Figure 7: Local Generalization Vs. Extreme Generalization Illustration (Image Credited: Francois Chollet).
This stands in sharp contrast with what deep nets do, which I would call “local generalization”: the mapping from inputs to outputs performed by deep nets quickly stops making sense if new inputs differ even slightly from what they saw at training time. Consider, for instance, the problem of learning the appropriate launch parameters to get a rocket to land on the moon. If you were to use a deep net for this task, whether training using supervised learning or reinforcement learning, you would need to feed it with thousands or even millions of launch trials, i.e. you would need to expose it to a dense sampling of the input space, in order to learn a reliable mapping from input space to output space. By contrast, humans can use their power of abstraction to come up with physical models -rocket science -and derive an exact solution that will get the rocket on the moon in just one or few trials. Similarly, if you developed a deep net controlling a human body and wanted it to learn to safely navigate a city without getting hit by cars, the net would have to die many thousands of times in various situations until it could infer that cars and dangerous and develop appropriate avoidance behaviors. Dropped into a new city, the net would have to relearn most of what it knows. On the other hand, humans are able to learn safe behaviors without having to die even once -again, thanks to their power of abstract modeling of hypothetical situations. See Figure 7.
In short, despite our progress on machine perception, we are still very far from human-level AI: our models can only perform local generalization, adapting to new situations that must stay very close from past data, while human cognition is capable of extreme generalization, quickly adapting to radically novel situations, or planning very for long-term future situations In summary, the takeaway form this discussion is as follow. Here is what you should remember: the only real success of deep learning so far has been the ability to map space X to space Y using a continuous geometric transform, given large amounts of human-annotated data. Doing this well is a game-changer for essentially every industry, but it is still a very long way from human-level AI. To lift some of these limitations and start competing with human brains, we need to move away from straightforward input-to-output mappings, and on to reasoning and abstraction. A likely appropriate substrate for abstract modeling of various situations and concepts is that of computer programs. We have said before (Note: in Deep Learning with Python)  that machine learning models could be defined as “learnable programs”; currently we can only learn programs that belong to a very narrow and specific subset of all possible programs. But what if we could learn any program, in a modular and reusable way. You can read for more details in this link .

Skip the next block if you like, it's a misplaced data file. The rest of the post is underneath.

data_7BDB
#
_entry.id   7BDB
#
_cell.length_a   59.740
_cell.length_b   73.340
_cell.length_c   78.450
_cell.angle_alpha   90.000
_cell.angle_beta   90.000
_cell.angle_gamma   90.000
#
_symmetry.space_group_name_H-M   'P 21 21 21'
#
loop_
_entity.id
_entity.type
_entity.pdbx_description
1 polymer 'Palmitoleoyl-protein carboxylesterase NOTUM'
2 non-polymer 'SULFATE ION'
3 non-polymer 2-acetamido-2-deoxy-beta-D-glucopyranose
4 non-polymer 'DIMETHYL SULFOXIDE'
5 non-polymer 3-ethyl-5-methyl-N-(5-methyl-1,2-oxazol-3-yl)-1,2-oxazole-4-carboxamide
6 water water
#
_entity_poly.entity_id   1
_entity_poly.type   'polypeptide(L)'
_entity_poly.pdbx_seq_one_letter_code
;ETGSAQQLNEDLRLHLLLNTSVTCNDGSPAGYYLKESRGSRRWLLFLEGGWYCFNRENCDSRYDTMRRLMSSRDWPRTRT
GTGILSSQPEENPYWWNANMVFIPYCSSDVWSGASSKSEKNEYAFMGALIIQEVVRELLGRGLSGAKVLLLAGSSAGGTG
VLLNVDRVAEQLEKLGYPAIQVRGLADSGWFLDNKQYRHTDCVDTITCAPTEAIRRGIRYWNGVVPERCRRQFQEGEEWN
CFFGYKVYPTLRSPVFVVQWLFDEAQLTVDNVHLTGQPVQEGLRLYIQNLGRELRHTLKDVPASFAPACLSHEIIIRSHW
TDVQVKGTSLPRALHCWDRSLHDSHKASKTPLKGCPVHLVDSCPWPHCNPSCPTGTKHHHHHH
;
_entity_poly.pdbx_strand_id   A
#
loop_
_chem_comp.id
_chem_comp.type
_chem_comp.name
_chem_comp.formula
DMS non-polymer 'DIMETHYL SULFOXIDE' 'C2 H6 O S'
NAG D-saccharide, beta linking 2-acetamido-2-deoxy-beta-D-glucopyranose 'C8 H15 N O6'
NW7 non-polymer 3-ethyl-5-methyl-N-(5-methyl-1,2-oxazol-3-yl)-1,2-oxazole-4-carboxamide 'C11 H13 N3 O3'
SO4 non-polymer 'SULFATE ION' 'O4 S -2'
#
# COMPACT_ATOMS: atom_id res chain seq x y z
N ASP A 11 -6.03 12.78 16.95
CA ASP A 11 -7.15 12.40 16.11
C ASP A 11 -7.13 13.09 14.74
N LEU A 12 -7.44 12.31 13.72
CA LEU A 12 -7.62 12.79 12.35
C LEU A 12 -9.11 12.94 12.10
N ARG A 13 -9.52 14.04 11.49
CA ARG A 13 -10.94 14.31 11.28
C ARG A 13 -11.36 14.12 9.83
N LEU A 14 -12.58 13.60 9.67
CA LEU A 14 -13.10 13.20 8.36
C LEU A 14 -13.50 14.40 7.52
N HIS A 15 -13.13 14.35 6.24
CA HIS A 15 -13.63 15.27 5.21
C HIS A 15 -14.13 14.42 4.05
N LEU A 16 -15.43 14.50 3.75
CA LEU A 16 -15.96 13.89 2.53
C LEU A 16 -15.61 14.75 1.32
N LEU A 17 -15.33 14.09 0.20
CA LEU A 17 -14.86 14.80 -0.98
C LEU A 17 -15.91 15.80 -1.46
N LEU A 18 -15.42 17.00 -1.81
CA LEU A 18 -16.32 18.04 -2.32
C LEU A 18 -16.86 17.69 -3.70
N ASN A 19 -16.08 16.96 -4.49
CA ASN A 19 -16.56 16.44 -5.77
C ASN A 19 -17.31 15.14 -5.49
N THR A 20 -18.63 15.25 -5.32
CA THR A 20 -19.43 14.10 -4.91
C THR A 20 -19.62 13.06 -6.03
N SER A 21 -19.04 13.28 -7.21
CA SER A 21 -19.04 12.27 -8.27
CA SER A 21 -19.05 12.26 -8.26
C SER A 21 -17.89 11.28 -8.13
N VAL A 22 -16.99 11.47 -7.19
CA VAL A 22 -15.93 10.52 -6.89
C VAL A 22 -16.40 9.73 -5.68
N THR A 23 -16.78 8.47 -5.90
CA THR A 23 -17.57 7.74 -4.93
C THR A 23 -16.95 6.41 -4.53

Deep learning is a type of machine learning that trains a
computer to perform human-like tasks, such as recognizing speech,
identifying images or making predictions. Instead of organizing
data to run through predefined equations, deep learning sets up
basic parameters about the data and trains the computer to learn
on its own by recognizing patterns using many layers of processing.
In summary, Deep learning is a subset of AI and machine learning
that uses multi-layered artificial neural networks to deliver stateof-
the-art accuracy in tasks such as object detection, speech
recognition, language translation and others. As Figure 3,2,6
shows, since an early flush of optimism in the 1950s, smaller
subsets of a Deep learning differs from traditional machine learning
techniques in that they can automatically learn representations
from data such as images, video or text, without introducing handcoded
rules or human domain knowledge. Their highly flexible
architectures can learn directly from raw data and can increase